Does anyone besides my husband insist on adding an -ed to sour cream? Etymonline dates "sour cream" to 1855, but has no mention of "soured", so I don't think this is analogous to "iced tea" or "ice cream". Is this a regional thing? He grew up in New England, but English is not his parents' first language, so his accent is more Uncle Walter than This Old House.
After a quick Google Ngram search, soured cream appears to be used very little. Personally, I have never heard it used. On the product itself, (in Canada), the label declares it to be sour cream. There are 39.8 million hits for sour cream on Google, and 0.6 million for soured cream. If we change the Google Ngram to British English, soured cream's popularity increases, so I assume that this is mainly a British expression. Changing it to American English shows almost no results for soured cream.
Soured cream is English and sour cream is American English. We don't eat it as much, dips are not as popular here (although on the rise) and we tend to use yogurt or creme fraiche, that's why it shows lower search results.
Looking at the entry for sour (the verb) in the NOAD, I find the following definition:
make or become sour: [with object]: water soured with tamarind | (as adjective soured): soured cream | [without object]: a bowl of milk was souring in the sun.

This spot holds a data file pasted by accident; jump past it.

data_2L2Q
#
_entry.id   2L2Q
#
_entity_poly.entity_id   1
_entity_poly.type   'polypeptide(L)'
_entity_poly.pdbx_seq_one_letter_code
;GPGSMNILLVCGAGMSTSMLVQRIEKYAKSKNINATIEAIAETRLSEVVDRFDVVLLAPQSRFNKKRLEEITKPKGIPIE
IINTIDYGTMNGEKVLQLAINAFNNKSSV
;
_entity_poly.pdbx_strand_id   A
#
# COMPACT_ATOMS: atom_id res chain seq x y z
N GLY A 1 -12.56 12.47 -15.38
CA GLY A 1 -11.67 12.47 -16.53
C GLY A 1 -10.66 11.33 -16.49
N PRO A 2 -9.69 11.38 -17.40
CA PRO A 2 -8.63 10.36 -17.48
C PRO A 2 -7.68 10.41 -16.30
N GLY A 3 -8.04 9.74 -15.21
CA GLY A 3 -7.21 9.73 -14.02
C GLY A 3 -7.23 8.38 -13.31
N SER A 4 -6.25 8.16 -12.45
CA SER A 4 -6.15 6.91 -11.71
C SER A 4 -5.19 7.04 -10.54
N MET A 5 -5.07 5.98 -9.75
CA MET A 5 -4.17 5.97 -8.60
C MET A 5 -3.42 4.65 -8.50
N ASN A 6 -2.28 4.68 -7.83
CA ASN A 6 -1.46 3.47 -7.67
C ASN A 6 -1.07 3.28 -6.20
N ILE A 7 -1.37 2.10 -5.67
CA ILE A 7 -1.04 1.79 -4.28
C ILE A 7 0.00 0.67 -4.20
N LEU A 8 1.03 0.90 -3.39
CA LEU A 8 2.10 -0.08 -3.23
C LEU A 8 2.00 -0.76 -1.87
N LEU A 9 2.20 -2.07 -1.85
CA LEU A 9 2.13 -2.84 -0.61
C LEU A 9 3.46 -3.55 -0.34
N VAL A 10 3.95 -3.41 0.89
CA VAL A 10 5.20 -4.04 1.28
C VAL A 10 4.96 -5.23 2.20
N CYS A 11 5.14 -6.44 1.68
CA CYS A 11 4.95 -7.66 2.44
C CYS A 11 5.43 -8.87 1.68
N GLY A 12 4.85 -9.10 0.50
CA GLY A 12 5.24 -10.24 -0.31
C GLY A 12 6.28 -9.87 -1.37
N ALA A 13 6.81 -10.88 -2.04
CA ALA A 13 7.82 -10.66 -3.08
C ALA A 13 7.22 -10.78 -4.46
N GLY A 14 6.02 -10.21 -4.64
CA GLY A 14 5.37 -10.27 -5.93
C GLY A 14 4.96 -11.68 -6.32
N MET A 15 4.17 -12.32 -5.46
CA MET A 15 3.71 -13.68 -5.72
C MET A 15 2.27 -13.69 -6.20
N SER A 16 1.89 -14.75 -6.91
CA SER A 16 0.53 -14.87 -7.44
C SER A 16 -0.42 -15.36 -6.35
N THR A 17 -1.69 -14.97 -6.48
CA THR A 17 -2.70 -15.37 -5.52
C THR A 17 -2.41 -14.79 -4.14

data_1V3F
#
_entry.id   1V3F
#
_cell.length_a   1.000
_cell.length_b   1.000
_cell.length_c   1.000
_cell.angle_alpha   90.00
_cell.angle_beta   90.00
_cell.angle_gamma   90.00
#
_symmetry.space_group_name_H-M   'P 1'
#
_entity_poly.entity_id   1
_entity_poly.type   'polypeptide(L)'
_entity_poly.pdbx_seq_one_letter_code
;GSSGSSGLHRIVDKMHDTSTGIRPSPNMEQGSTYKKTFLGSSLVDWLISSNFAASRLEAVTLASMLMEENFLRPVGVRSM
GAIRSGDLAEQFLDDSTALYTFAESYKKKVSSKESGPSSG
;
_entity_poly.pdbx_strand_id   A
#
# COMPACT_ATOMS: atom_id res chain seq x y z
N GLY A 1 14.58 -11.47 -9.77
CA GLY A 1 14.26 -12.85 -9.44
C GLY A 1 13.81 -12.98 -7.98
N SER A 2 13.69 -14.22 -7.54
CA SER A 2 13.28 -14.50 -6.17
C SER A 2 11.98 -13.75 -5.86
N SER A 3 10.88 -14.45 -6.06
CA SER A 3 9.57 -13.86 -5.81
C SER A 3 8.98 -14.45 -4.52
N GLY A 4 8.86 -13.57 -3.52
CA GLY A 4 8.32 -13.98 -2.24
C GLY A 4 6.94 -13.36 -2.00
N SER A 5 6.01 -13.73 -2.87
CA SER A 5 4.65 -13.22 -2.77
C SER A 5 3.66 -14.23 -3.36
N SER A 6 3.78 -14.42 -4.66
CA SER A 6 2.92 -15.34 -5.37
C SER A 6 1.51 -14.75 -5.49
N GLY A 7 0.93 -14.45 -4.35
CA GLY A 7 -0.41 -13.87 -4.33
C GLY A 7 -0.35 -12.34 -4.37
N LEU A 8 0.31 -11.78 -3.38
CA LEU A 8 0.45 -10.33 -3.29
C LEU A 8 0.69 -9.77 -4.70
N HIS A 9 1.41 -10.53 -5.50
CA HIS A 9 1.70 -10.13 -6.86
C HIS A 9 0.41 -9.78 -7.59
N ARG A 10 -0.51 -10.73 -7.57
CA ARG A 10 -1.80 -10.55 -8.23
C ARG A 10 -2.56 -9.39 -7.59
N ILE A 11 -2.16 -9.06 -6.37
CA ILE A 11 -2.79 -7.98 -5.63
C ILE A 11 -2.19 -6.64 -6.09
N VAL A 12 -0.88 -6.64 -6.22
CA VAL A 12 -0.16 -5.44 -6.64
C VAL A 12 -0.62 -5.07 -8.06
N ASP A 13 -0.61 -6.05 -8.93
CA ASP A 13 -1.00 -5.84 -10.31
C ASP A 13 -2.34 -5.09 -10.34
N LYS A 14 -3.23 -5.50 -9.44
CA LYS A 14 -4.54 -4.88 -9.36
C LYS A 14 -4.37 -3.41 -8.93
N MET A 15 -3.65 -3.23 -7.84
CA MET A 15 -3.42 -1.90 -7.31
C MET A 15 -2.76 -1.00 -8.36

Soured cream is a valid alternative to sour cream.
Looking at the Corpus of Contemporary American English, I notice that the most used phrase is sour cream.
The data for soured cream is not visible because the CoCA reports just one or two sentences containing that phrase.
Surely the discussion here is not about what is correct, it is just labeling. Personally, I grew up in the UK and have always called it soured cream because that is what the label said when it was introduced to me.
Soured Cream simply means it has been soured (made sour), past tense. This in comparison with cream that has not been soured.
The other use simply says what it is - sour. This, in comparison with cream that is not sour.
One correctly defines the process that the cream has gone through. The other correctly describes the state that the cream is in.
If I leave cream out in my kitchen, it goes sour, it is sour cream - I will not eat it.
If I buy soured cream then it has gone through a process of souring with a known outcome - I will eat it.